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While most people look at the fifth anniversary of the passing of the Dodd-Frank Act in terms of its impact on the U.S. financial services industry and the housing market, a new paper has concluded that this legislation had a deleterious impact in the Democratic Republic of the Congo.
The research paper, titled “Resource Cursed or Policy Cursed? U.S. Regulation of Conflict Minerals and the Rise of Violence in the Congo,” highlights the little-known (at least to mortgage professionals) section of the Dodd-Frank Act dealing with “conflict minerals” from war-torn sections of Africa. Due to Dodd-Frank’s restrictions, the report stated, violence in the Congo increased by 143 percent and looting by 291 percent because the legislation created an effective embargo on the processing and exporting of tin, tungsten and tantalum from this section of Africa and in any foreign investment.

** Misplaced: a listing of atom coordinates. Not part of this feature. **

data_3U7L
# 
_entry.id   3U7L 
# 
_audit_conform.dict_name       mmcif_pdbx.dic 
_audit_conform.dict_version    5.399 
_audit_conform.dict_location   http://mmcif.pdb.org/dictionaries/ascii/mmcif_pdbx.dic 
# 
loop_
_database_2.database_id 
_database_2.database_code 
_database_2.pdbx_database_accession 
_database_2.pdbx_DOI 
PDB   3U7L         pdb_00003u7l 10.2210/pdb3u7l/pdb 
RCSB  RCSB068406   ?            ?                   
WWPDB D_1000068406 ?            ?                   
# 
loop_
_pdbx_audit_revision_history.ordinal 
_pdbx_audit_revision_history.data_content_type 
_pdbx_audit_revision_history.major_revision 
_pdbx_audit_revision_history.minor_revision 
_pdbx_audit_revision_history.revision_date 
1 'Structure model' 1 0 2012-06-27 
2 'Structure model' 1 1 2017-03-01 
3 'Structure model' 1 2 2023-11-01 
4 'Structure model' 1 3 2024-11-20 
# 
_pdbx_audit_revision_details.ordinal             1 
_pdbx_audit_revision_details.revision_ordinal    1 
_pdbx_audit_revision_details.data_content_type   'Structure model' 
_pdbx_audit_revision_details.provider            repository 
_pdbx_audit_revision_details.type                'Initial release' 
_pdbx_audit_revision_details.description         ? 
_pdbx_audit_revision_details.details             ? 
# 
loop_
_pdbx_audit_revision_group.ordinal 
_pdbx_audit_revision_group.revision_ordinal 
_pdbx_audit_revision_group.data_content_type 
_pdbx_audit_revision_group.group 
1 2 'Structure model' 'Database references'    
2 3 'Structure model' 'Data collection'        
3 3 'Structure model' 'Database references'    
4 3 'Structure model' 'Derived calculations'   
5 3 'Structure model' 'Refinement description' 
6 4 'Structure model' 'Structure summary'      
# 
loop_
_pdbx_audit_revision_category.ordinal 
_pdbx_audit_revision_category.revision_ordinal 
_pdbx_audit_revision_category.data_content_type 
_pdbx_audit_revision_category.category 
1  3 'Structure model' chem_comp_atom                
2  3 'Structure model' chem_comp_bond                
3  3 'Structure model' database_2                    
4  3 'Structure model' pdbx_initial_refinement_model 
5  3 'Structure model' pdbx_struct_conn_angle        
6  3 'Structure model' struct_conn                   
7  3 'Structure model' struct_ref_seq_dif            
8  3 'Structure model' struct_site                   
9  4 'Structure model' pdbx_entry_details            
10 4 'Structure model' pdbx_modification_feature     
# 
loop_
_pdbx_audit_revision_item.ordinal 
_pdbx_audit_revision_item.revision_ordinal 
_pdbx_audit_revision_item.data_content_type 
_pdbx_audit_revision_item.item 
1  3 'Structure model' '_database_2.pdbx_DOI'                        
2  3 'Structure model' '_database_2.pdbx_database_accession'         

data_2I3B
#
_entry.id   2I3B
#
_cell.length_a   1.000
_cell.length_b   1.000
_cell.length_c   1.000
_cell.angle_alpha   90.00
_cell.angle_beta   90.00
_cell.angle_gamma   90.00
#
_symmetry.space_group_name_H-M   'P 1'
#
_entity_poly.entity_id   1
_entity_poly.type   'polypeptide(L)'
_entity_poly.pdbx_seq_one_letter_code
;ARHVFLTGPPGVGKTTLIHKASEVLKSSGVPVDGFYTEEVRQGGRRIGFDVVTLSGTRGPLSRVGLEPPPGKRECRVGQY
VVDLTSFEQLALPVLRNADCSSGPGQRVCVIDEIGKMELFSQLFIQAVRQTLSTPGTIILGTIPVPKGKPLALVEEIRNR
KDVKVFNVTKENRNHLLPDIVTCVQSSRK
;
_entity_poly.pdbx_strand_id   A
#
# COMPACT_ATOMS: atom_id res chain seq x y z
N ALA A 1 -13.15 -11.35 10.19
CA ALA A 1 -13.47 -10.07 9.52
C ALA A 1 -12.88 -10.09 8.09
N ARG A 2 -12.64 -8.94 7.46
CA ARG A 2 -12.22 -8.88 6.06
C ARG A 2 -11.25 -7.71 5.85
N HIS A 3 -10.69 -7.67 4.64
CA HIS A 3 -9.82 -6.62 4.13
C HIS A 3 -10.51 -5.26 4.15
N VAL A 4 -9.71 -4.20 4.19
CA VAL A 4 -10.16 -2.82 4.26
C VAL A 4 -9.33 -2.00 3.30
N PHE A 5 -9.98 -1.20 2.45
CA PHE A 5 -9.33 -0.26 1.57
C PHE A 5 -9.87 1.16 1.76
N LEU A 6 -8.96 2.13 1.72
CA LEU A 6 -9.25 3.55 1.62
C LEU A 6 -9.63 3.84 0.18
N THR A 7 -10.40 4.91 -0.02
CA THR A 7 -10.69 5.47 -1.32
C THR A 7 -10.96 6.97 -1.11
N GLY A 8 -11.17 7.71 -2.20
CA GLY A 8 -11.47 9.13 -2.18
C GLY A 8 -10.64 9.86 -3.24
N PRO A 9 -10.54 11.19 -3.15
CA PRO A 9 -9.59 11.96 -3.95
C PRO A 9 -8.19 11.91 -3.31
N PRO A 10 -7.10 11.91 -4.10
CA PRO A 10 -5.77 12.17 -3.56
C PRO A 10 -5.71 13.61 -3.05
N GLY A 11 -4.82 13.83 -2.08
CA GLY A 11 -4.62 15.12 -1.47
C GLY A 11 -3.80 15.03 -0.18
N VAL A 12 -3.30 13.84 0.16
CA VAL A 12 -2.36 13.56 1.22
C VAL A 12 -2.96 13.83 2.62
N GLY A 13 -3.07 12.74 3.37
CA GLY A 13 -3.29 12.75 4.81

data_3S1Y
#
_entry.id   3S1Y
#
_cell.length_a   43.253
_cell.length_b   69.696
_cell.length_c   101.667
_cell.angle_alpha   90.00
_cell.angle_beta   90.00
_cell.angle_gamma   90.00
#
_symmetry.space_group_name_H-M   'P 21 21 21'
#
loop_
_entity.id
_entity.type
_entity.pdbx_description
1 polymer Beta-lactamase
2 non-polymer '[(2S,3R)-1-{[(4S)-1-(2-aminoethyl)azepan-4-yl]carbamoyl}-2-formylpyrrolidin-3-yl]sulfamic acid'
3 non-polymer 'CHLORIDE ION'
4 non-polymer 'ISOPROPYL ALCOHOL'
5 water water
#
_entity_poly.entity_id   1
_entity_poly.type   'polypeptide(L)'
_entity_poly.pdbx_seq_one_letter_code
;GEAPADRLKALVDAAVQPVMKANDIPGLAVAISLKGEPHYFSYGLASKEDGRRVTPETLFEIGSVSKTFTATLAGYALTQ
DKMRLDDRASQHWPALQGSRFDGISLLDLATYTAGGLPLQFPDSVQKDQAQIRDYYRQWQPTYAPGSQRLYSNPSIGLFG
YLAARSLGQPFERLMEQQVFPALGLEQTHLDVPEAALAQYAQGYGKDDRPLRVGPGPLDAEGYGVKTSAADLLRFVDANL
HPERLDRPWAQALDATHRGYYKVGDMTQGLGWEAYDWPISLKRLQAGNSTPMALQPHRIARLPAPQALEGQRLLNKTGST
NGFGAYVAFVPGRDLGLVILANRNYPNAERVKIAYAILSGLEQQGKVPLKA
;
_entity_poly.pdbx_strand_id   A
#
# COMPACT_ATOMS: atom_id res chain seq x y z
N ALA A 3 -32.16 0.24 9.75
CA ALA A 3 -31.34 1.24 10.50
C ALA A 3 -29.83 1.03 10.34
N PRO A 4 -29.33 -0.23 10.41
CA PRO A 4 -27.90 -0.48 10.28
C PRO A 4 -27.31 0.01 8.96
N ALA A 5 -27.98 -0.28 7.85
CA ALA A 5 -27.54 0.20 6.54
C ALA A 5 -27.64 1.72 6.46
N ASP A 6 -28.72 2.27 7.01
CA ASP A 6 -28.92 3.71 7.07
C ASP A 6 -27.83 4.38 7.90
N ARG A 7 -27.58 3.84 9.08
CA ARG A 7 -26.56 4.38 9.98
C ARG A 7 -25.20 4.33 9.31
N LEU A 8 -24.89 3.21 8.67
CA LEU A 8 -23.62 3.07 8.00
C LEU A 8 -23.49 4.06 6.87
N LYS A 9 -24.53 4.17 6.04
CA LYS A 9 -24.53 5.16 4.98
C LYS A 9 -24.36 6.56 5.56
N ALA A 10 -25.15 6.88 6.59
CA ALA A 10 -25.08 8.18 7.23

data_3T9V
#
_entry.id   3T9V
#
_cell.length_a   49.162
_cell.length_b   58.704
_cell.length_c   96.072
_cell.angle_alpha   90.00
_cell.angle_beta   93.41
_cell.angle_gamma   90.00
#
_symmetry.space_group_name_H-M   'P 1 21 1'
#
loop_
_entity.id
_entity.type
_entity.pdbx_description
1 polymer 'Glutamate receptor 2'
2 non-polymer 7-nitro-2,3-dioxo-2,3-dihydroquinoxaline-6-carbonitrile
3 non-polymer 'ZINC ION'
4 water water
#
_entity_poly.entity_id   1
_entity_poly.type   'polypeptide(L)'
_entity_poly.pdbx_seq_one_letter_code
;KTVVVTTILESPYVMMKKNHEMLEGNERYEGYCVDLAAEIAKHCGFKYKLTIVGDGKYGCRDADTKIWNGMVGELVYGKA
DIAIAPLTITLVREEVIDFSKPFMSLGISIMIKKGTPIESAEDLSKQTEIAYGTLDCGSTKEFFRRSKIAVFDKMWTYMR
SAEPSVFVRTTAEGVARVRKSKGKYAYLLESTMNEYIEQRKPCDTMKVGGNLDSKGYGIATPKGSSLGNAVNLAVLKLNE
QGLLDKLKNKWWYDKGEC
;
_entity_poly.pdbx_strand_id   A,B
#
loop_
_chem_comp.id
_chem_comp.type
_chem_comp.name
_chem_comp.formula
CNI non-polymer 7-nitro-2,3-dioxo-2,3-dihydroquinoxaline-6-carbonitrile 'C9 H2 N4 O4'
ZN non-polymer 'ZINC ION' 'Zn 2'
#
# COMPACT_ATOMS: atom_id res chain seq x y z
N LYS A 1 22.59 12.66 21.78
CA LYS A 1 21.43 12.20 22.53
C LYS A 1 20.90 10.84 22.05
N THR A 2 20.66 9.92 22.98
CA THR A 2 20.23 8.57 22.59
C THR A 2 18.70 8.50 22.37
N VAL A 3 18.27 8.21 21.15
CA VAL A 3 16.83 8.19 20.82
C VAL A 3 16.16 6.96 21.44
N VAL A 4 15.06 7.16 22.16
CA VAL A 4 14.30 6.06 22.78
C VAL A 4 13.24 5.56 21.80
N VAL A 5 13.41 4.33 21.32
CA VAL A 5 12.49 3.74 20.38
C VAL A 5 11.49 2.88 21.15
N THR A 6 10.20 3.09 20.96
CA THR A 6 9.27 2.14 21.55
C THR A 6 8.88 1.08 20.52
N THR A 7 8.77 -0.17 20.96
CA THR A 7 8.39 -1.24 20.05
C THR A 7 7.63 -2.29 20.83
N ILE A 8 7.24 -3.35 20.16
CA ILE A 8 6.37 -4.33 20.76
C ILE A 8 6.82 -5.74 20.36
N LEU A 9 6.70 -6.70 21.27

“Using geo-referenced data, we find the legislation increased looting of civilians, and shifted militia battles towards unregulated gold mining territories,” the report stated. “These findings are a cautionary tale about the possible unintended consequences of boycotting natural resources from war-torn regions, and the use of international resource governance interventions.”
The report was authored by Dominic Parker, an assistant professor at the University of Wisconsin, and Bryan Vadheim, a graduate student of the London School of Economics.